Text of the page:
But by the time Schwartz was promoted to president and CEO in August 2002, Asyst had gone plummeting down the mountain it had scaled.
The next fiscal year, net sales dropped 63 percent and profits evaporated. Asyst finished fiscal 2002 with a $151.3 million net loss. After falling so heavily and so quickly, Schwartz needed to evaluate everything the company was doing. He looked closely at what Asyst had done over the last couple of years and what the industry had done during that same time period to catch up.
“We were really on the outside looking in at a business we had created in the ’90s,” Schwartz says. “We dominated a space we created, and when the industry moved ... our competitors had caught up, the markets had moved beyond where we were capable to deliver, and we really were without a product portfolio to offer into the market we had created.”
Asyst had become a leader focused on systems that used 200 millimeter wafers in the production of semiconductors, but after the 2001 downturn, the market had shifted to 300 millimeter wafers because it makes manufacturing chips cheaper and uses less resources. Many customers wanted the new 300mm systems, but Asyst hadn’t moved with this trend.
Instead it had made some acquisitions to improve its manufacturing processes with the older 200mm technology and bought 35 acres of land in Silicon Valley, anticipating a need for expanded facilities.
In failing to talk with and listen to customers to meet their needs, the company’s competition had surged ahead, trampling Asyst in the process.
Schwartz started the comeback by examining the company’s strengths and weaknesses so he could find a way to make the business a leader again.
What he found was the company was better at designing and supporting products than it was at actually manufacturing them.
“We never got a premium from the customer because we were the ones who built the product, but we got evaluated, scored and selected because we designed it, supported it in the field and absolutely assured performance,” Schwartz says.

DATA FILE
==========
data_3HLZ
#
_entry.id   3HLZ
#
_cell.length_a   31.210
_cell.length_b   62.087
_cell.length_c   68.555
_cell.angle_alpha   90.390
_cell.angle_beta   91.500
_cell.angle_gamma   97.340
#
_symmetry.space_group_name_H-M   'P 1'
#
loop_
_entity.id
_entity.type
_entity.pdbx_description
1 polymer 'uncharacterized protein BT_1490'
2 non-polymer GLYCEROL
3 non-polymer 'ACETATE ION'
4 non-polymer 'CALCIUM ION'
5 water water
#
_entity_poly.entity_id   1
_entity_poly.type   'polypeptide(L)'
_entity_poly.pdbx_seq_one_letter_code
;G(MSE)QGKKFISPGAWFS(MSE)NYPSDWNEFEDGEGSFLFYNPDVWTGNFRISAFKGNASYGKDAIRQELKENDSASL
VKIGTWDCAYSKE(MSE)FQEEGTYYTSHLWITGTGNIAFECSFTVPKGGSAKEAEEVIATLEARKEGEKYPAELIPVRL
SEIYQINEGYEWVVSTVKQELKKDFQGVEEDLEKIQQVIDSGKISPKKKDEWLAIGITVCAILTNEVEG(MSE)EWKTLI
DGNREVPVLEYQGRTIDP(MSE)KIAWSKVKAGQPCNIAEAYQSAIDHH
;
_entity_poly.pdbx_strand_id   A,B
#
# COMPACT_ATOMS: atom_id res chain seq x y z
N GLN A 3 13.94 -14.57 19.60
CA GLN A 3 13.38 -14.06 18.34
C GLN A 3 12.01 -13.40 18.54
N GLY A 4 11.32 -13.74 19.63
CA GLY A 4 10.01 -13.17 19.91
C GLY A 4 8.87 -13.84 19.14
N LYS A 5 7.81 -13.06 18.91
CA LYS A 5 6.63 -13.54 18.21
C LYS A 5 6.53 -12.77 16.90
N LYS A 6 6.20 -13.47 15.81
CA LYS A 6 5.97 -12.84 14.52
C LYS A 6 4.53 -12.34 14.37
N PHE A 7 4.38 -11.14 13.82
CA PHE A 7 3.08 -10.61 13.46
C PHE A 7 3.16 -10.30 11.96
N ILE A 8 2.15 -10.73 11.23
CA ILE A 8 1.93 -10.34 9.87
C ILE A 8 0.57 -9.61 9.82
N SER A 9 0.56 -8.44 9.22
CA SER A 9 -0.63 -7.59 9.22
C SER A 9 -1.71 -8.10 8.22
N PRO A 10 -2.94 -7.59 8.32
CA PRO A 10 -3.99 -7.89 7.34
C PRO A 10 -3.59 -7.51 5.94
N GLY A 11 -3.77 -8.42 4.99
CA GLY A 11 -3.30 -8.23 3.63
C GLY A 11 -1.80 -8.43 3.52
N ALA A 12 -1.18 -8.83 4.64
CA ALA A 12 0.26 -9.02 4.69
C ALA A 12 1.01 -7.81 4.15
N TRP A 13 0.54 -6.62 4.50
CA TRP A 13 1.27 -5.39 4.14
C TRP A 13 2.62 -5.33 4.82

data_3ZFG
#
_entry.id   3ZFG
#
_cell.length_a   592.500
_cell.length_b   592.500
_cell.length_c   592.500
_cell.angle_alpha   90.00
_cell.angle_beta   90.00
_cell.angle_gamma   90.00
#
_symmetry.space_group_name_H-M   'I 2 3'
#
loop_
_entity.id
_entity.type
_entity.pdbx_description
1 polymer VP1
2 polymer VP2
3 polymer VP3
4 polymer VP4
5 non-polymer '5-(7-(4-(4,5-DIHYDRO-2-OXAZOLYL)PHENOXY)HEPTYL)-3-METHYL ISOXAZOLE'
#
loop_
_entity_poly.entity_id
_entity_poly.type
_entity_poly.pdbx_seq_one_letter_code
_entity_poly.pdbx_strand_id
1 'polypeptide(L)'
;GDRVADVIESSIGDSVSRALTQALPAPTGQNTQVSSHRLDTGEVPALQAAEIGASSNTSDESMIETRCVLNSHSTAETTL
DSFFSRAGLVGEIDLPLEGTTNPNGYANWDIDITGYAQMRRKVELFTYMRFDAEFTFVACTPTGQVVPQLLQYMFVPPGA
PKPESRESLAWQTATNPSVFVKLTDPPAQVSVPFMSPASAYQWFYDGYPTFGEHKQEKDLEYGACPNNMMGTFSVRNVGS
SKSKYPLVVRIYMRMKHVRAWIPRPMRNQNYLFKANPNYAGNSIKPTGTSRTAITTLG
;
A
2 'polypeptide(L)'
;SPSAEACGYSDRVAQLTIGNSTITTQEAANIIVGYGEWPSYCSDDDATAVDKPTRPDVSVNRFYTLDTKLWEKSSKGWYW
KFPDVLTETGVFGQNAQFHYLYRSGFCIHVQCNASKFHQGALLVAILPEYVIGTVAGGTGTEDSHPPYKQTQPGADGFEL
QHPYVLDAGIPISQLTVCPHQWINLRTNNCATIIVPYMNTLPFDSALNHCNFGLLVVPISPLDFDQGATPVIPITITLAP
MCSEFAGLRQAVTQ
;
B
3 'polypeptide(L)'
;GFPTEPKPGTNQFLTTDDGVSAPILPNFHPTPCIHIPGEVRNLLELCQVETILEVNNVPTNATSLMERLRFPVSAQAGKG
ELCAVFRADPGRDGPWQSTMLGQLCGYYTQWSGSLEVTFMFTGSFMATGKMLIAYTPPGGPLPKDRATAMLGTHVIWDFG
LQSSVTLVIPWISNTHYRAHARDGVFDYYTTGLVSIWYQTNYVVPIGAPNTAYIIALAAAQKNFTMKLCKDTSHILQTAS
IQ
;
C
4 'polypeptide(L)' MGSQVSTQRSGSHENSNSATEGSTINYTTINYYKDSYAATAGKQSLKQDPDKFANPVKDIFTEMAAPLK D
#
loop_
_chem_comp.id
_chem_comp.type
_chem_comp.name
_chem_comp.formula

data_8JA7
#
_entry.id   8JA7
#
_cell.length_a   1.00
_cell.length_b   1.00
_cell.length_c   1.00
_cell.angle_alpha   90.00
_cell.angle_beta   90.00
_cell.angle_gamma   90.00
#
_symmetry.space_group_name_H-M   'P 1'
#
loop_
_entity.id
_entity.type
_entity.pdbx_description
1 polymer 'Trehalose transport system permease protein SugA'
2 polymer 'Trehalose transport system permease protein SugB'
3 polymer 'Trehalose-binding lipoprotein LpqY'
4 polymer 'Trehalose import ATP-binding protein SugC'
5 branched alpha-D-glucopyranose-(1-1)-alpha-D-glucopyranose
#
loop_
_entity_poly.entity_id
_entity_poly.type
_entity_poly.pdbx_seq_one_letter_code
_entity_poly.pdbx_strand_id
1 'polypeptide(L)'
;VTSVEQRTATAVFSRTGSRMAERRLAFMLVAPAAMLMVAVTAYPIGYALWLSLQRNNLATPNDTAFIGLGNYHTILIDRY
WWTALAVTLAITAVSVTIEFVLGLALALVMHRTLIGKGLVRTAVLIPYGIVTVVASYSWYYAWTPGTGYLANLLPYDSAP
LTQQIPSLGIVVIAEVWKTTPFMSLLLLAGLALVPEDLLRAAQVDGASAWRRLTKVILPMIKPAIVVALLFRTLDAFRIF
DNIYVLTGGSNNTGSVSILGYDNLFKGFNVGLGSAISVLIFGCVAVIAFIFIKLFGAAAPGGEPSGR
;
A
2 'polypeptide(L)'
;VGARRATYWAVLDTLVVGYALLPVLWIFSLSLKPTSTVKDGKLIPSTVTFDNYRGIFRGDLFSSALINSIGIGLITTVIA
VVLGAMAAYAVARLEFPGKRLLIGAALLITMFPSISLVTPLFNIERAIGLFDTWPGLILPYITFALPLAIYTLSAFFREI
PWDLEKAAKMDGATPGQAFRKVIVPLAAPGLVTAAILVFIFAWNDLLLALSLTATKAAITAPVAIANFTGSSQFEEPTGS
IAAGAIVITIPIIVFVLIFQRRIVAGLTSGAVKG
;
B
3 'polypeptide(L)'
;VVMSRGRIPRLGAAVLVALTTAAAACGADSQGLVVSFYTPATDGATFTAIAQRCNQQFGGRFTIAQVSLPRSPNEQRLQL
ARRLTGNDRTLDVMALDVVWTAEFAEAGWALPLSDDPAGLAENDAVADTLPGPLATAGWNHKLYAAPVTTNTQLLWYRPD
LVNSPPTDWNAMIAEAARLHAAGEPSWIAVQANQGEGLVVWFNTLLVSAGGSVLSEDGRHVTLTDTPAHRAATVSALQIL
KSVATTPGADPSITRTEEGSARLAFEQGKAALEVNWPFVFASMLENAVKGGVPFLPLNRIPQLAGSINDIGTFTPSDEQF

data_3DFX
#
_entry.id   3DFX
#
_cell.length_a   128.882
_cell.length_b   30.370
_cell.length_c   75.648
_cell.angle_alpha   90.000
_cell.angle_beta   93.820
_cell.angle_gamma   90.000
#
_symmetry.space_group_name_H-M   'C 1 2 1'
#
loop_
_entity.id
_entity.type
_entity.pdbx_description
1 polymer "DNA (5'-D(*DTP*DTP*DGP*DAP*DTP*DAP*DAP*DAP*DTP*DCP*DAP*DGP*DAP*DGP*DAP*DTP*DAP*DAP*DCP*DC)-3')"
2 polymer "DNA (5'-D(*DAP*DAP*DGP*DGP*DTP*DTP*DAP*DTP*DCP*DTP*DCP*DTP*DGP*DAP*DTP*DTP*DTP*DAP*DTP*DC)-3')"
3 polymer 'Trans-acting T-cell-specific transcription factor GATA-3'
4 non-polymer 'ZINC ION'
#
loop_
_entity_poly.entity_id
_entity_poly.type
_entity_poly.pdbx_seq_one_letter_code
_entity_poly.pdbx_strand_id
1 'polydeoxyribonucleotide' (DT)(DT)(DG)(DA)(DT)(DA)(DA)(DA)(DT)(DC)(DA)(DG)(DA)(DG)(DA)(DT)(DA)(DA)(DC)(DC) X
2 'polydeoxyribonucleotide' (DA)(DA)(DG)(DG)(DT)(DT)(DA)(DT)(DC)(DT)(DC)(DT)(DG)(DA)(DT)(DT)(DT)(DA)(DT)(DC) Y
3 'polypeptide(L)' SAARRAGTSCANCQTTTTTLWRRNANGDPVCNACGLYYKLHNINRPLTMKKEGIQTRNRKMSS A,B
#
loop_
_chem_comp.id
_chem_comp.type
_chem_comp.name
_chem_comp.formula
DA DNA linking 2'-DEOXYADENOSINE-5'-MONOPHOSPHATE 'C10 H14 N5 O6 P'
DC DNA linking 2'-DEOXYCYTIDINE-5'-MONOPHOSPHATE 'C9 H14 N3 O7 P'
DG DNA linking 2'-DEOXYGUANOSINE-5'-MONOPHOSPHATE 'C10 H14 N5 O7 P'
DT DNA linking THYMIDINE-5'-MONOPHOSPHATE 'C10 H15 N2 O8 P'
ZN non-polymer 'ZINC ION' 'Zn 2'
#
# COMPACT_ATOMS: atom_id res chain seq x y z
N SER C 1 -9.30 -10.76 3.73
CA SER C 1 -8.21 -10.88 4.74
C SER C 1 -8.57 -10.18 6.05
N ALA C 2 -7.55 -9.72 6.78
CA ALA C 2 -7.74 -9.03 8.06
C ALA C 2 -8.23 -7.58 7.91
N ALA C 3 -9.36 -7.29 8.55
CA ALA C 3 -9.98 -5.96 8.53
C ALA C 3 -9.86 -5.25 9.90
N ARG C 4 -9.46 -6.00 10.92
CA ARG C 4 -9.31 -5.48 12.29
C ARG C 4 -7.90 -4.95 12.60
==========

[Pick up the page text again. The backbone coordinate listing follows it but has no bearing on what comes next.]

With this realization, he outsourced manufacturing and divested the company of 17 North American manufacturing sites and sold some of the companies and the land that Asyst had previously purchased. It was a start, but there was more work to be done.
“We knew we had a big change to make,” Schwartz says. “We didn’t know if we had enough runway.”
The right people
While selling some of the acquisitions and all the manufacturing sites reduced the total work force, Schwartz had to evaluate who was left and which of those people could help him put the company back on top.
“Without question, it starts with having really good people because that’s how all the work is done,” Schwartz says. “Have people who can understand what needs to be done and get unified around the necessities.”
Asyst was in survival mode, and the pace was fast. Schwartz didn’t have time to mess around with people disgruntled over the changes, so if they were grumbling, he let them leave or fired them.
“Don’t spend extra time on it,” Schwartz says. “You can spend a lot of energy on those kinds of things, and it’s most important to get people who can understand and agree and help you through them rather than to fight them along the way.”
Because Asyst had problems meeting customer needs, he needed people who could focus on their issues and not get caught up in the frustration and unknown of changes. He wanted people who could drive product development and own significant problems by solving them themselves without bringing every issue to him. People who were bombarding him with messages asking how to solve problems were people he identified as not being critical to the company’s turnaround.